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Clayton v. Saul

United States District Court, E.D. Oklahoma

September 3, 2019

ANDREW M. SAUL, Commissioner of the Social Security Administration, [1] Defendant.



         The claimant Edith Clayton requests judicial review of a denial of benefits by the Commissioner of the Social Security Administration pursuant to 42 U.S.C. § 405(g). She appeals the Commissioner's decision and asserts that the Administrative Law Judge (“ALJ”) erred in determining she was not disabled. For the reasons discussed below, the Commissioner's decision should be AFFIRMED.

         Social Security Law and Standard of Review

         Disability under the Social Security Act is defined as the “inability to engage in any substantial gainful activity by reason of any medically determinable physical or mental impairment[.]” 42 U.S.C. § 423(d)(1)(A). A claimant is disabled under the Social Security Act “only if h[er] physical or mental impairment or impairments are of such severity that [s]he is not only unable to do h[er] previous work but cannot, considering h[er] age, education, and work experience, engage in any other kind of substantial gainful work which exists in the national economy[.]” Id. § 423 (d)(2)(A). Social security regulations implement a five-step sequential process to evaluate a disability claim. See 20 C.F.R. §§ 404.1520, 416.920.[2]

         Section 405(g) limits the scope of judicial review of the Commissioner's decision to two inquiries: whether the decision was supported by substantial evidence and whether correct legal standards were applied. See Hawkins v. Chater, 113 F.3d 1162, 1164 (10th Cir. 1997). Substantial evidence is “‘more than a mere scintilla. It means such relevant evidence as a reasonable mind might accept as adequate to support a conclusion.'” Richardson v. Perales, 402 U.S. 389, 401 (1971), quoting Consolidated Edison Co. v. NLRB, 305 U.S. 197, 229 (1938); see also Clifton v. Chater, 79 F.3d 1007, 1009 (10th Cir. 1996). The Court may not reweigh the evidence or substitute its discretion for the Commissioner's. See Casias v. Secretary of Health & Human Services, 933 F.2d 799, 800 (10th Cir. 1991). But the Court must review the record as a whole, and “[t]he substantiality of evidence must take into account whatever in the record fairly detracts from its weight.” Universal Camera Corp. v. NLRB, 340 U.S. 474, 488 (1951); see also Casias, 933 F.2d at 800-01.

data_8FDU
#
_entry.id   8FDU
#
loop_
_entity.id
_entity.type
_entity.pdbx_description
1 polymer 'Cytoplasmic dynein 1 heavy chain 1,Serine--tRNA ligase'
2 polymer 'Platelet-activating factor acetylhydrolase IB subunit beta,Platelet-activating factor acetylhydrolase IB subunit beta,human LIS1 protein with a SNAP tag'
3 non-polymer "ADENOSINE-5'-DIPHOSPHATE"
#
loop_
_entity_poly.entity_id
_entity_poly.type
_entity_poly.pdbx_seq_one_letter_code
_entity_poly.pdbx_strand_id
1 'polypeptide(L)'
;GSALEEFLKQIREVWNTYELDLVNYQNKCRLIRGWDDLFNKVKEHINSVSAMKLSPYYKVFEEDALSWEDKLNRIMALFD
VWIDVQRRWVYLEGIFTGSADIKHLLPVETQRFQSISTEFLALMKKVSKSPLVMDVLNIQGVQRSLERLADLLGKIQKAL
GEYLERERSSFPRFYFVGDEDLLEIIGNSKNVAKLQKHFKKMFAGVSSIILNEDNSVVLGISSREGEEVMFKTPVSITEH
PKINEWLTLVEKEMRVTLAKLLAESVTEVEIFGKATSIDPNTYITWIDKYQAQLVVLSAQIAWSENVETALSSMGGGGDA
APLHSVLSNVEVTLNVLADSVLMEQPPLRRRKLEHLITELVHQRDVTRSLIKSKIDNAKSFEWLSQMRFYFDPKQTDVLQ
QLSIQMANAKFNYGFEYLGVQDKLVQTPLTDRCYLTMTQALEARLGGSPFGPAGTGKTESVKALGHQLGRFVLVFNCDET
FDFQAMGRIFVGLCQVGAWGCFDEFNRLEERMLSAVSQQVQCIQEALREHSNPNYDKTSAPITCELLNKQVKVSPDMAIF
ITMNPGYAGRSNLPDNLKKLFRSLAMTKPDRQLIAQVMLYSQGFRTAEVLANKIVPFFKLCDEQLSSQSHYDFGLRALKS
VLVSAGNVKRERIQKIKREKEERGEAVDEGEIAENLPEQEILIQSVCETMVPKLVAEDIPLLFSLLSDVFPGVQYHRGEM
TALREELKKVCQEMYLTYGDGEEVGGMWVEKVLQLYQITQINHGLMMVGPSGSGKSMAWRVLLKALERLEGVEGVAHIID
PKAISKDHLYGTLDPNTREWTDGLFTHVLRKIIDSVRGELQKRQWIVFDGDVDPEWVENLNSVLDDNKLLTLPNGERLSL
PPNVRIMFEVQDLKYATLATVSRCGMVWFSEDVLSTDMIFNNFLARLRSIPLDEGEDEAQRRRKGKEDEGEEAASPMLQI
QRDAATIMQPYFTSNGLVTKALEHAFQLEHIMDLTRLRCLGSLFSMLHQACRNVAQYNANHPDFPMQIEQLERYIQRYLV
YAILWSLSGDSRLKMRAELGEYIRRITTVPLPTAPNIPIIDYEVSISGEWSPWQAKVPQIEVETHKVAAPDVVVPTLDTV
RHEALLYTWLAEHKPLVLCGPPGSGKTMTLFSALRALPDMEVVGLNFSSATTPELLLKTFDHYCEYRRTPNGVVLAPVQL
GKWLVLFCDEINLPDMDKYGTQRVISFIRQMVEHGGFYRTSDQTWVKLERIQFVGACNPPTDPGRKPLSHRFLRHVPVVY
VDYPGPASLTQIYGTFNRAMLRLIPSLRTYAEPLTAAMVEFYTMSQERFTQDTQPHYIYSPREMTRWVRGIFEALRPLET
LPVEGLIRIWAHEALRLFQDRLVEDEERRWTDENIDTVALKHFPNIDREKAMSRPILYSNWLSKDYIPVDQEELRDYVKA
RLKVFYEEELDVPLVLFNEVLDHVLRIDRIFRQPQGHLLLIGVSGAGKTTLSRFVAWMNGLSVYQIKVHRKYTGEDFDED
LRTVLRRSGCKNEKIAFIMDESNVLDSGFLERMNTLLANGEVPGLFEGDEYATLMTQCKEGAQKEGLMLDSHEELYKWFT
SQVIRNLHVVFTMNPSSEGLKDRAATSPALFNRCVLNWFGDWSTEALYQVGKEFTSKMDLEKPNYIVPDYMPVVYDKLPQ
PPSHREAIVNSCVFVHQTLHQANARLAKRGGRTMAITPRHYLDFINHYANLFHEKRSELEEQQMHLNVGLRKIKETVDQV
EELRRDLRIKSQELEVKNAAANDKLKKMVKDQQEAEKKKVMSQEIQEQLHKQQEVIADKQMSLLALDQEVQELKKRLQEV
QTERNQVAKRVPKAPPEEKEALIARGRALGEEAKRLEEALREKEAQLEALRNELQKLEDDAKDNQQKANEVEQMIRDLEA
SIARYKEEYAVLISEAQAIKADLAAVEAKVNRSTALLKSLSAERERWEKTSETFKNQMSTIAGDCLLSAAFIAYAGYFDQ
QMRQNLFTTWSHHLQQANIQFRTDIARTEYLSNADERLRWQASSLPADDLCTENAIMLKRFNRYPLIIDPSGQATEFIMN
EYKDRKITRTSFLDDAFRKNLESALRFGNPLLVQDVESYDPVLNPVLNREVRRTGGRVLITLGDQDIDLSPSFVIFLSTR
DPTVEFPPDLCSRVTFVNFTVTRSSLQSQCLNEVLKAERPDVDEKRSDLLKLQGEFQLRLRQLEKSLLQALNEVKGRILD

Claimant's Background

         The claimant was fifty-one years old at the time of the administrative hearing (Tr. 206). She has a high school equivalent education and has worked as a receptionist, dialysis technician, nurse aide, and light truck driver (Tr. 55, 240). The claimant alleges that she has been unable to work since an amended onset date of August 20, 2015, due to depression, high blood pressure, and tremors in her head and neck (Tr. 38, 239).

         Procedural History

In October 2015, the claimant applied for disability insurance benefits under Title II of the Social Security Act, 42 U.S.C. §§ 401-434 (Tr. 206-14). Her application was denied. ALJ James Bentley conducted an administrative hearing and determined that the claimant was not disabled in a written opinion dated December 27, 2016 (Tr. 19-28). The Appeals Council denied review, so the ALJ's written opinion represents the Commissioner's final decision for purposes of this appeal. See 20 C.F.R. § 404.981.

         Decision of the Administrative Law Judge

         The ALJ made his decision at step five of the sequential evaluation. He found that the claimant could perform light work as defined in 20 C.F.R. § 404.1567(b), except she could understand, remember, and carry out simple instructions and tasks with routine supervision; could relate to coworkers and supervisors only on a superficial work basis; and could have no work-related contact with the general public (Tr. 23). The ALJ then concluded that although the claimant could not return to her past relevant work, she was nevertheless not disabled because there was other work she could perform in the national economy, i. e., housekeeper/cleaner, bottling line attendant, and small products assembler (Tr. 27-28).


         The claimant contends that the ALJ erred by failing to properly: (i) account for her crying spells when forming the RFC, and (ii) evaluate the opinion of treating physician Dr. Tayyaba Ali. The undersigned Magistrate Judge finds these contentions unpersuasive for the following reasons.

         The ALJ found the claimant had the severe impairments of major depressive disorder, anxiety disorder, and essential hypertension, but that her cholecystitis/cholelithiasis was nonsevere (Tr. 21-22). The relevant medical evidence related to the claimant's mental impairments reveals that Dr. Brian Allee treated the claimant for depression and anxiety in August 2014 and December 2015 (Tr. 340-41, 438-39). In August 2014, the claimant reported that she was significantly worried about her husband's health and had taken antidepressant medication in the past that was very effective (Tr. 340). Dr. Allee noted the claimant was alert, pleasant, cooperative, and appropriate, but a “little bit emotional at times” (Tr. 340). In December 2015, the claimant reported increased anxiety and ...

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